Government's 'bedroom tax' could cost more money than it saves, Labour warns
Andrew Grice has been Political Editor of The Independent since 1998. He was previously Political Editor of The Sunday Times, where he worked for 10 years, and he has been a Westminster-based journalist since 1982. His column, Inside Politics, appears in The Independent each Saturday.
Monday 11 November 2013
The bedroom tax could eventually cost more than it saves, Labour will claim on Tuesday as it forces a Commons vote on whether the controversial measure should be scrapped.
The Labour Opposition will try to flush out doubts among Liberal Democrat MPs about the Government’s “spare room subsidy”. Labour will argue that, the vast majority of the 660,000 people affected have nowhere smaller to move to, hitting vulnerable people with an average bill of £720 a year. They include more than 400,000 disabled people.
Labour will claim there is growing evidence of “perverse consequences” in which families leaving council or housing association properties end up in private rented accommodation, giving taxpayers a higher housing benefit bill.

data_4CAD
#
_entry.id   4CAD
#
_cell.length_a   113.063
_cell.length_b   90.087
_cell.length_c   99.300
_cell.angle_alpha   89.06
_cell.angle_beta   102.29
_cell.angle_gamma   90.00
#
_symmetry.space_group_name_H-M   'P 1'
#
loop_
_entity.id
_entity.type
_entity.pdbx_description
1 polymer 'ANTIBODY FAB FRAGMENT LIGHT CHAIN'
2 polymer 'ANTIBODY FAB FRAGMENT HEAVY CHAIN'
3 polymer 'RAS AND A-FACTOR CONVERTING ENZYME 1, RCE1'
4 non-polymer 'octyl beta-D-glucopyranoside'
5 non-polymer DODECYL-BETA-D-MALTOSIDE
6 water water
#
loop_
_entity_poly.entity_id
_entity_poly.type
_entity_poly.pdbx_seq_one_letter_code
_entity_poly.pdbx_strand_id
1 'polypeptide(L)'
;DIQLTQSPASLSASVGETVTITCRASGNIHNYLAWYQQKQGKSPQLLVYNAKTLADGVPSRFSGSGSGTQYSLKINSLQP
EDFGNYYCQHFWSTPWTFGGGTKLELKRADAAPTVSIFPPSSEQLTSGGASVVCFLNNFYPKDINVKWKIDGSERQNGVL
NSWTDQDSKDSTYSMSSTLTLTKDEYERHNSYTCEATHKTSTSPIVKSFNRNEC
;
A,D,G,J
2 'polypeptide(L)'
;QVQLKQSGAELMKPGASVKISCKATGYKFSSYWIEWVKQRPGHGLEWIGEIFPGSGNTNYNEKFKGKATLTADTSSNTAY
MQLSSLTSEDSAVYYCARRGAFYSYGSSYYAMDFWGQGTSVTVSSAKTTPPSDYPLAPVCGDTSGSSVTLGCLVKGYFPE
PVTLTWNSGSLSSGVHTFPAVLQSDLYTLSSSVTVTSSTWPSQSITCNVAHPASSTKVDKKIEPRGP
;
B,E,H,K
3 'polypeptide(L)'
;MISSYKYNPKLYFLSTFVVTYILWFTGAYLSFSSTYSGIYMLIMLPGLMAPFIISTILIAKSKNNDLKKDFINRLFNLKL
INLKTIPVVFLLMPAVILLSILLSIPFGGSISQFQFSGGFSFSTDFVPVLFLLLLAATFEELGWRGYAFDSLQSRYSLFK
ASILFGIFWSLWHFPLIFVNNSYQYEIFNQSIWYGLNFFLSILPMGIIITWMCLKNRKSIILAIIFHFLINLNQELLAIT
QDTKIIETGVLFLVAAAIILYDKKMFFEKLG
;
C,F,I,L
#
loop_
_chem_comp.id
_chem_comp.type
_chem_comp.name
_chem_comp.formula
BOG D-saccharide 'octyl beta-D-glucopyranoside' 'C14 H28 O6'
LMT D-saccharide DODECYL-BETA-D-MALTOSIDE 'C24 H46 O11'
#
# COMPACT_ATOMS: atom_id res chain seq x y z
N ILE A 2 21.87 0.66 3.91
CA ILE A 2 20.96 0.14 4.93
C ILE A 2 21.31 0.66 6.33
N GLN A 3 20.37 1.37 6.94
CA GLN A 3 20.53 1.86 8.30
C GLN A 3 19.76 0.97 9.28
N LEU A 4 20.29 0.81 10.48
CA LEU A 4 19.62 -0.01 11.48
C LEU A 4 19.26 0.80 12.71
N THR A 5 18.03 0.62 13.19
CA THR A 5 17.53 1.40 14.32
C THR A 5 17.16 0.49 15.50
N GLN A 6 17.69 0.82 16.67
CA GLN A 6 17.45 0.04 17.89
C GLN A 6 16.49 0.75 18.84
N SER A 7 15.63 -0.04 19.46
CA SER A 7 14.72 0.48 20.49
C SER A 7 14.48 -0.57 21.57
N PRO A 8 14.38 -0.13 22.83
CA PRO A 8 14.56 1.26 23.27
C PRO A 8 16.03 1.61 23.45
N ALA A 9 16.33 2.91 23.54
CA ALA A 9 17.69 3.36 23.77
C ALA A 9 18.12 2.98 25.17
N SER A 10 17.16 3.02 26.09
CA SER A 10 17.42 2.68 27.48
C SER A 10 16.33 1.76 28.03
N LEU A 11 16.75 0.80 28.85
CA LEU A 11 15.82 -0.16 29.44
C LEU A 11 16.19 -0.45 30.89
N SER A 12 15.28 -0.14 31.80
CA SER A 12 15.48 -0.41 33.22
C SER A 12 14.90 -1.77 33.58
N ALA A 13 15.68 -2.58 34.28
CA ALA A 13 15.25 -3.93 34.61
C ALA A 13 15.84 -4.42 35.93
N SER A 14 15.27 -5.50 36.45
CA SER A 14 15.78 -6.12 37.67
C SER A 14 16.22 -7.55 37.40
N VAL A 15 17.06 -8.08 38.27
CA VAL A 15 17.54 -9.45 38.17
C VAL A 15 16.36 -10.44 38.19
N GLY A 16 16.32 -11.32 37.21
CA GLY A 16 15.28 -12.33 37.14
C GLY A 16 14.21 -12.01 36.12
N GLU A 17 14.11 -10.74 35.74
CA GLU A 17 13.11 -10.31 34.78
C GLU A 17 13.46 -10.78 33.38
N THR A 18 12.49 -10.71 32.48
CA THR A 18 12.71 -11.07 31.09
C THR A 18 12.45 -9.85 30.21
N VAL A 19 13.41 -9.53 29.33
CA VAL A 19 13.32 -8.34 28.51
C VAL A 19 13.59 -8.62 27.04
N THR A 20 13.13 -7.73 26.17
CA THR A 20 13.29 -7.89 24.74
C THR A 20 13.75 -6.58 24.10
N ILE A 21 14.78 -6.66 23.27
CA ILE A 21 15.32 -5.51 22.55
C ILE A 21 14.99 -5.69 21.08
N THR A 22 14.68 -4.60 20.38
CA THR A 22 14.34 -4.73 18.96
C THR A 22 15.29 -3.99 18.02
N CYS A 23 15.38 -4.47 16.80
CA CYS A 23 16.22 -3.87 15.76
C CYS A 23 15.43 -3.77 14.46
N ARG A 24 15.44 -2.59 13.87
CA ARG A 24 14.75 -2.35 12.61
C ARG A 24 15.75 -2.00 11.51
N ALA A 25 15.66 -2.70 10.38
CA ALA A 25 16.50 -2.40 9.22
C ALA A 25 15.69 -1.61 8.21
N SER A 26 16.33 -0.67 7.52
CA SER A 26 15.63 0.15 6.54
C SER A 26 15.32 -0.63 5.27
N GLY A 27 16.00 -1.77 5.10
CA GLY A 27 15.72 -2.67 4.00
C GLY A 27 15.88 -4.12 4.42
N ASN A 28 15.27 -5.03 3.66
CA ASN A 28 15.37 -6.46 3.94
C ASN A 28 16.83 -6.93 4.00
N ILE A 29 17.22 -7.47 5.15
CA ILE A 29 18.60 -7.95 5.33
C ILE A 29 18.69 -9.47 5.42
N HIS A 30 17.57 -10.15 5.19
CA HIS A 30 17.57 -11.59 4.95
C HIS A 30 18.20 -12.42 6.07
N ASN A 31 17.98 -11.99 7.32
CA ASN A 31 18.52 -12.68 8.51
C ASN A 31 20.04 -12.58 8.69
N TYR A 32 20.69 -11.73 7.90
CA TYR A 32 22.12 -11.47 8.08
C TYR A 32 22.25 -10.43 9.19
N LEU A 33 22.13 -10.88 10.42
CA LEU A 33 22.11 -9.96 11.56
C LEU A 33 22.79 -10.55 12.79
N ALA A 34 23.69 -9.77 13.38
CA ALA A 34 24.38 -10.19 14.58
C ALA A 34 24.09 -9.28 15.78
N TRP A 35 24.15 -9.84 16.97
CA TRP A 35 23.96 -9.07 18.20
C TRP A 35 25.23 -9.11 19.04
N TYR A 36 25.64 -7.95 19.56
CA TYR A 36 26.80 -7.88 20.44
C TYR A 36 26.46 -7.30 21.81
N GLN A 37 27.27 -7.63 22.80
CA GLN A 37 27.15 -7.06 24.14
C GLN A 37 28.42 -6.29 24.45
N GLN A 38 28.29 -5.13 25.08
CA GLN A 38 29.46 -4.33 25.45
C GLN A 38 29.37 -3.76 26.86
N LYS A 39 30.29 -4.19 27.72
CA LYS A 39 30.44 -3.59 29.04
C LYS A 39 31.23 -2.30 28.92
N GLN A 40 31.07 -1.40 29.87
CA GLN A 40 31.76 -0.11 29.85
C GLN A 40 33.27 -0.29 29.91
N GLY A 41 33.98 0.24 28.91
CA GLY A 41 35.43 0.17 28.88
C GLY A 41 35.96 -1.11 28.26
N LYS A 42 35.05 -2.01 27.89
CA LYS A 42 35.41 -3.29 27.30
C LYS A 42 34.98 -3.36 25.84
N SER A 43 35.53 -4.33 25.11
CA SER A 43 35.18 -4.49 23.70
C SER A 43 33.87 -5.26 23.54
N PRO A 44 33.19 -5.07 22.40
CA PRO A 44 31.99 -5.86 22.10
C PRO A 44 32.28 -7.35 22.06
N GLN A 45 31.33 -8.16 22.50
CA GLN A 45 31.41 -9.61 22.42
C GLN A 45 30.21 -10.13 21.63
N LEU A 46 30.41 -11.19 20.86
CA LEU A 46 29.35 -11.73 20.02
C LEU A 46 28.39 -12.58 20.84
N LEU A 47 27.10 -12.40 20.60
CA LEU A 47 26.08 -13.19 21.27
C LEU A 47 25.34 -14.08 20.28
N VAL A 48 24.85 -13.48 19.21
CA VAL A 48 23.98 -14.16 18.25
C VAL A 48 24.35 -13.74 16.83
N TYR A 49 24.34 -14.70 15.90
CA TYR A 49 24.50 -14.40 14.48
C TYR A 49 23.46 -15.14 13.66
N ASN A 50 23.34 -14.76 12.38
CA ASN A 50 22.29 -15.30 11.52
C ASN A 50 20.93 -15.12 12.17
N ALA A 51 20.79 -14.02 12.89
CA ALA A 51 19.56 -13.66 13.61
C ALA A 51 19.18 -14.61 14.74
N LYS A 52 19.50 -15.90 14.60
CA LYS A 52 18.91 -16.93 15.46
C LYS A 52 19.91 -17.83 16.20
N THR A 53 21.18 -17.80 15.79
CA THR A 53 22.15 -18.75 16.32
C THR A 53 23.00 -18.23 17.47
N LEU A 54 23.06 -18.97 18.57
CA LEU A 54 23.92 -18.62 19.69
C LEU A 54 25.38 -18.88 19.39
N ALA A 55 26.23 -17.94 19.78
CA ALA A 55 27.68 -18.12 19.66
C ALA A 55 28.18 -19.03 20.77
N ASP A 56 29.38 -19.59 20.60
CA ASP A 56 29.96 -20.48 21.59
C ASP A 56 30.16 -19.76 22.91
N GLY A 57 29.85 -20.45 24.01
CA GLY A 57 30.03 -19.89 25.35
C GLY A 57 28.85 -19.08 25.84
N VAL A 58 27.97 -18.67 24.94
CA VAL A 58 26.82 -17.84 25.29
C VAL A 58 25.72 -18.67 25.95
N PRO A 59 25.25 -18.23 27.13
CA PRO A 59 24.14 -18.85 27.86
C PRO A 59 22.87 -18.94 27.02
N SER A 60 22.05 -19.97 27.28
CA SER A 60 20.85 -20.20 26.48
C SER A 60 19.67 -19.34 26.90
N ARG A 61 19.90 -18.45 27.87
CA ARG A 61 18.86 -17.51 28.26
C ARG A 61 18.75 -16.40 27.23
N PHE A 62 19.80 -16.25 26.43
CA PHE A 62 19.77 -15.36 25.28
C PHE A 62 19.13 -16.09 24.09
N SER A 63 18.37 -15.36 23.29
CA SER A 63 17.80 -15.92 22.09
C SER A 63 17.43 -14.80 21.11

Rachel Reeves, the shadow Work and Pensions Secretary, said: “This out-of-touch Government is hitting hard-pressed families at the sharp end of the cost-of-living crisis with the bedroom tax at the same time as cutting taxes for millionaires. And there is mounting evidence it isn’t even saving the money the government said it would.”
She added: “It’s time to repeal this unjust and unworkable policy – and this vote gives MPs a chance to show where they stand. But if Tory and Lib Dem MPs vote against repeal, we won’t let them forget it – and we’ll step up our campaign to elect a Labour government that will.”
Labour has pledged to abolish the bedroom tax. The Government insists the measure has proved a success and is not a “tax,” but a way of making the best possible use of public housing.
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